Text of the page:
In a one-day special session on Oct. 2, the General Assembly directed the elections board to spend $400,000 from a fund used to publish voter guides for educating displaced residents about voting accessibility and coordinate with other agencies in publicizing voting options. The board also contracted with a marketing company to spend that money on a combination of media advising voters of their options, including absentee voting by mail, in-person early voting and Election Day voting, spokesman Patrick Gannon said via email.
The media include 15-second TV ads, 30-second radio spots, targeted Facebook advertising, half-page full-color ads in newspapers and static digital ads on various websites, Gannon wrote.
The board also is considering outdoor digital billboard ads.
Gannon said those ads will target 28 counties in eastern North Carolina hit the worst, writing “we believe the messages will get shared far and wide through social media” and other ways.
Legislators also agreed Oct. 2 to extend the deadline for traditional voter registration from Friday, Oct. 12, to Monday afternoon in nearly 30 eastern counties hit hardest by Florence.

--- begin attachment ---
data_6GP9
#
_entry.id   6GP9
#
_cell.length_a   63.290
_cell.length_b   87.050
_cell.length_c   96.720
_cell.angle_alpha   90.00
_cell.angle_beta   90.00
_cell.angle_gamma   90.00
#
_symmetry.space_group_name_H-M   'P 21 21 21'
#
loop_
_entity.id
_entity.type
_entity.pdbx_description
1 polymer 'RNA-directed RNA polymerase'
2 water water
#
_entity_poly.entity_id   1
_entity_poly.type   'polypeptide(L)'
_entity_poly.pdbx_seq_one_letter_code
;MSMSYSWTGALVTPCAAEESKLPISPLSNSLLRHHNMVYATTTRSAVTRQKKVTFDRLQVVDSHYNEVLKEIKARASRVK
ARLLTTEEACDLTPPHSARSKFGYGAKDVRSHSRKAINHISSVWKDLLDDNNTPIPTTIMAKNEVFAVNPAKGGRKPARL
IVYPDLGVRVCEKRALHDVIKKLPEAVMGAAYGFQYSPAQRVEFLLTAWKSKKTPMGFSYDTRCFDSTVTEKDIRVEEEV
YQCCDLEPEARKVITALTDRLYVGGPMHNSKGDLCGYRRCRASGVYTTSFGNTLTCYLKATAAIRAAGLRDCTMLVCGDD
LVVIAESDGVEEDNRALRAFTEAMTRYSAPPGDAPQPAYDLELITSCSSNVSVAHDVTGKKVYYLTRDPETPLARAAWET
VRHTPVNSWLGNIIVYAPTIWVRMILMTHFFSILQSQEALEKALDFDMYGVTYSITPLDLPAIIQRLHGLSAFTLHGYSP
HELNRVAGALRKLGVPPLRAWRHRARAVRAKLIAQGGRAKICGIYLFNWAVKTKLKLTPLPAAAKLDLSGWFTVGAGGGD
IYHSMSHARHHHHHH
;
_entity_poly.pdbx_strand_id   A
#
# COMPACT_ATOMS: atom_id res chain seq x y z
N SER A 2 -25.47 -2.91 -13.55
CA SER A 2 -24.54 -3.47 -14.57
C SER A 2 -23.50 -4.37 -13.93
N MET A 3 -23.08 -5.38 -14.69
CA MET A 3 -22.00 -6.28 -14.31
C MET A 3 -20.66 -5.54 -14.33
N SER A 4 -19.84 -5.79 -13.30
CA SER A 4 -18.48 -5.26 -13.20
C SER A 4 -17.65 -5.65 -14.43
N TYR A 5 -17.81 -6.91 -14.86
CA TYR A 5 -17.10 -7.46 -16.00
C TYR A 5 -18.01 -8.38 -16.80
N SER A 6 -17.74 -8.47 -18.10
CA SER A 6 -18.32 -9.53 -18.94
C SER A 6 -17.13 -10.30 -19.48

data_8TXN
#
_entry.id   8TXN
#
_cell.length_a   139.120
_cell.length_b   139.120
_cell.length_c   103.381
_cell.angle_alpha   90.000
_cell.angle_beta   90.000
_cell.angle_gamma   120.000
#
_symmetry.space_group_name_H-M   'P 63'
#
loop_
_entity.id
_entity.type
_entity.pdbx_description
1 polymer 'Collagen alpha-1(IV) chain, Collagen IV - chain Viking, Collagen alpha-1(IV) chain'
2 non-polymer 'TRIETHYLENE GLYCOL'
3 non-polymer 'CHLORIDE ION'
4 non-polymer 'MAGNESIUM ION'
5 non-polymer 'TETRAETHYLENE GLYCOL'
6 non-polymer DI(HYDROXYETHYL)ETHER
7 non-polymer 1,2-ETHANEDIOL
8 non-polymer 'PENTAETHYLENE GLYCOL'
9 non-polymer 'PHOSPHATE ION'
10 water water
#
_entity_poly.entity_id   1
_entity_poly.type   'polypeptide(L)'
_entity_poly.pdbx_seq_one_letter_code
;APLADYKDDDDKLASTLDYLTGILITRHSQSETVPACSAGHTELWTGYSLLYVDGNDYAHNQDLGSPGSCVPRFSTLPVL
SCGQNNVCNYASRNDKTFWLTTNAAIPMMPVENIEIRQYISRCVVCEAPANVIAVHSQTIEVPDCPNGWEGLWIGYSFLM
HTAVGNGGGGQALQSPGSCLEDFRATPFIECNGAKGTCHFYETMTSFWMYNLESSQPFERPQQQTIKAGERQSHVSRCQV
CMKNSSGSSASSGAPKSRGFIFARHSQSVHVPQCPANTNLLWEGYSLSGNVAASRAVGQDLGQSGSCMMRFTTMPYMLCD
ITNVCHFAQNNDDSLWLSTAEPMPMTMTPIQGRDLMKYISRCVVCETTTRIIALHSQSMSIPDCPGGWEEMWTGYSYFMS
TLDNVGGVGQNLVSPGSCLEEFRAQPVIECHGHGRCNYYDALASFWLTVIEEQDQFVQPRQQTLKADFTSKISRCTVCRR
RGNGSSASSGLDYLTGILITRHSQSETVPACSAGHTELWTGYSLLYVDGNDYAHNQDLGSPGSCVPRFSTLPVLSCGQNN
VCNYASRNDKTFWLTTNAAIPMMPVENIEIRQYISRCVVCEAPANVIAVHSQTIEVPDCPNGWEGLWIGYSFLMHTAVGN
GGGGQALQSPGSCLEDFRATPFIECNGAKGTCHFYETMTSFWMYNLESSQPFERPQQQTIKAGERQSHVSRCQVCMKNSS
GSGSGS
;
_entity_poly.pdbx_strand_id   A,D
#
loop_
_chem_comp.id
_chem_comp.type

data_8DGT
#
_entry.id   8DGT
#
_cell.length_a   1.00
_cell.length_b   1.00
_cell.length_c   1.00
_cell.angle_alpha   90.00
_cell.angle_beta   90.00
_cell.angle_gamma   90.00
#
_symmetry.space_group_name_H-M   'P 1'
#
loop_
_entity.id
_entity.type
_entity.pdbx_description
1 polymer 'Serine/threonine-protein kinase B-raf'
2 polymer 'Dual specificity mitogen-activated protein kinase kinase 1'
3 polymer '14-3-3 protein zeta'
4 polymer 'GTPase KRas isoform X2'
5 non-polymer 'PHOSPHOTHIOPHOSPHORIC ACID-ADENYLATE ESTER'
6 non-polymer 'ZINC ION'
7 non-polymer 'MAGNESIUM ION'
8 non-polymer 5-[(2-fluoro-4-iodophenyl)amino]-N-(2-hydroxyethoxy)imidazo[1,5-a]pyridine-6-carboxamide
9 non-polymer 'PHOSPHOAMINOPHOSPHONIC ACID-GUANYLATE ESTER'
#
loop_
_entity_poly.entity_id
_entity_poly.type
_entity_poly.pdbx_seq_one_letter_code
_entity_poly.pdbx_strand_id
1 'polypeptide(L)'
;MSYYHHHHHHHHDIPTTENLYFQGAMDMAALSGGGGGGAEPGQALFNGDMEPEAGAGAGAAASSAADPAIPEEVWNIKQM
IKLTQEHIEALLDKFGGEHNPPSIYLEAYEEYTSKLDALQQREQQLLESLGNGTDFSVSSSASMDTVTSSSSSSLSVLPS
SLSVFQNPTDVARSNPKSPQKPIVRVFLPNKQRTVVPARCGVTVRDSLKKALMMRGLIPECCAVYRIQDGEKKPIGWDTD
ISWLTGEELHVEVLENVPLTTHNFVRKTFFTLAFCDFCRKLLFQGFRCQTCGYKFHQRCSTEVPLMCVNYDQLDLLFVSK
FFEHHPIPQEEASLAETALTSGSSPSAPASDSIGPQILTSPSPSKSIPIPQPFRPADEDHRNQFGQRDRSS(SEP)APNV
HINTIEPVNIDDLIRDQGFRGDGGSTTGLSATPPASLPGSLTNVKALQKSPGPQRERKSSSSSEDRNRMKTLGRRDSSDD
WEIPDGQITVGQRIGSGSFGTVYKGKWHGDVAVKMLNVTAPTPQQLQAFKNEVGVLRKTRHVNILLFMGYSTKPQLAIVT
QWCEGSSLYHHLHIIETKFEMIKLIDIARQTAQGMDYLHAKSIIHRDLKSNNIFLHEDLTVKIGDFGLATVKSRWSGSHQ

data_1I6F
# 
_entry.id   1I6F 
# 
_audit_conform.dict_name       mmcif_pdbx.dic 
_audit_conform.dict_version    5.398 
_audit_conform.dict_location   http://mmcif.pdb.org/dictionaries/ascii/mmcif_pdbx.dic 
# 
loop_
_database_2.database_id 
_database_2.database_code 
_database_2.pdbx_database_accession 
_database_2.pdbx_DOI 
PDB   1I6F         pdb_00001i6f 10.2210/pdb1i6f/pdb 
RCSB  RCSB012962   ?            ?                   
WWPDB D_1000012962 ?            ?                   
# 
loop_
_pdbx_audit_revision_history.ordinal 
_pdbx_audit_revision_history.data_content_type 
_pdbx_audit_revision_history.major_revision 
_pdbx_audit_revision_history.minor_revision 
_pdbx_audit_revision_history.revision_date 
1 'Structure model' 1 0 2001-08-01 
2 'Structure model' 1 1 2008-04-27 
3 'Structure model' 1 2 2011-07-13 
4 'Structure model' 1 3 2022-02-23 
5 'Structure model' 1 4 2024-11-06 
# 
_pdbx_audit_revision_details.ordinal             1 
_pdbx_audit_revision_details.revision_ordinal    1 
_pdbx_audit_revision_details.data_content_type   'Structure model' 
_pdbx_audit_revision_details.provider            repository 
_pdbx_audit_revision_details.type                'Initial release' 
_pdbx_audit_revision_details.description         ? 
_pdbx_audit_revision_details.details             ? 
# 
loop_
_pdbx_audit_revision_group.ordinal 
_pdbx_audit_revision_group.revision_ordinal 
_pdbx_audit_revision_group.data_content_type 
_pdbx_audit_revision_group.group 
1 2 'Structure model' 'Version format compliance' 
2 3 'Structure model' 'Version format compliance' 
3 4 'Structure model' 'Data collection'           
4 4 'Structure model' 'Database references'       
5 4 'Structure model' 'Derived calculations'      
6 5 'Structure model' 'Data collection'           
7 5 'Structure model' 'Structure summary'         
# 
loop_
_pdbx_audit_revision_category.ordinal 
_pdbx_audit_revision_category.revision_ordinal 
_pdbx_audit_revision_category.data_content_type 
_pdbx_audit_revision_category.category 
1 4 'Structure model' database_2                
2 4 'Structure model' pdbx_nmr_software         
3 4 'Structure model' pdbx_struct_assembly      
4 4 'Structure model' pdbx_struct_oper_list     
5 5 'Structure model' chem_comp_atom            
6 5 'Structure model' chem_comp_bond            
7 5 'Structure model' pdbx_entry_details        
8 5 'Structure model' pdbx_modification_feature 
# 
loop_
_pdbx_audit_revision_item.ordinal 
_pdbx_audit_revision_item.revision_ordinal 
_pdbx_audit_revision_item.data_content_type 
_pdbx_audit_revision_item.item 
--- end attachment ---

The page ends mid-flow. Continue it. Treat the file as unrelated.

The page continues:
But some complained that’s does little to help those who aren’t living at their usual address and don’t know where they’ll be living when their voter registration card arrives.
It’s “a half-hearted solution that will not address the dramatic loss of access to the ballot,” said Marcus Bass, vice chairman of the board Blueprint North Carolina, a network of about 40 nonprofit groups seeking equity on social justice issues.
Blueprint and others support changes such as “mega-voting centers” in large retail locations in the storm-impacted counties from early voting through Election Day. They also want mobile polling units at early voting sites and extended weekend hours for same-day voting.
Legislators return Monday to consider more specific funding requests from Gov. Roy Cooper, whose office estimates nearly $13 billion in damage when Florence dumped more than 30 inches (75 centimeters) of rain in parts of North Carolina, flooding tens of thousands of buildings. At least 40 people died in the state.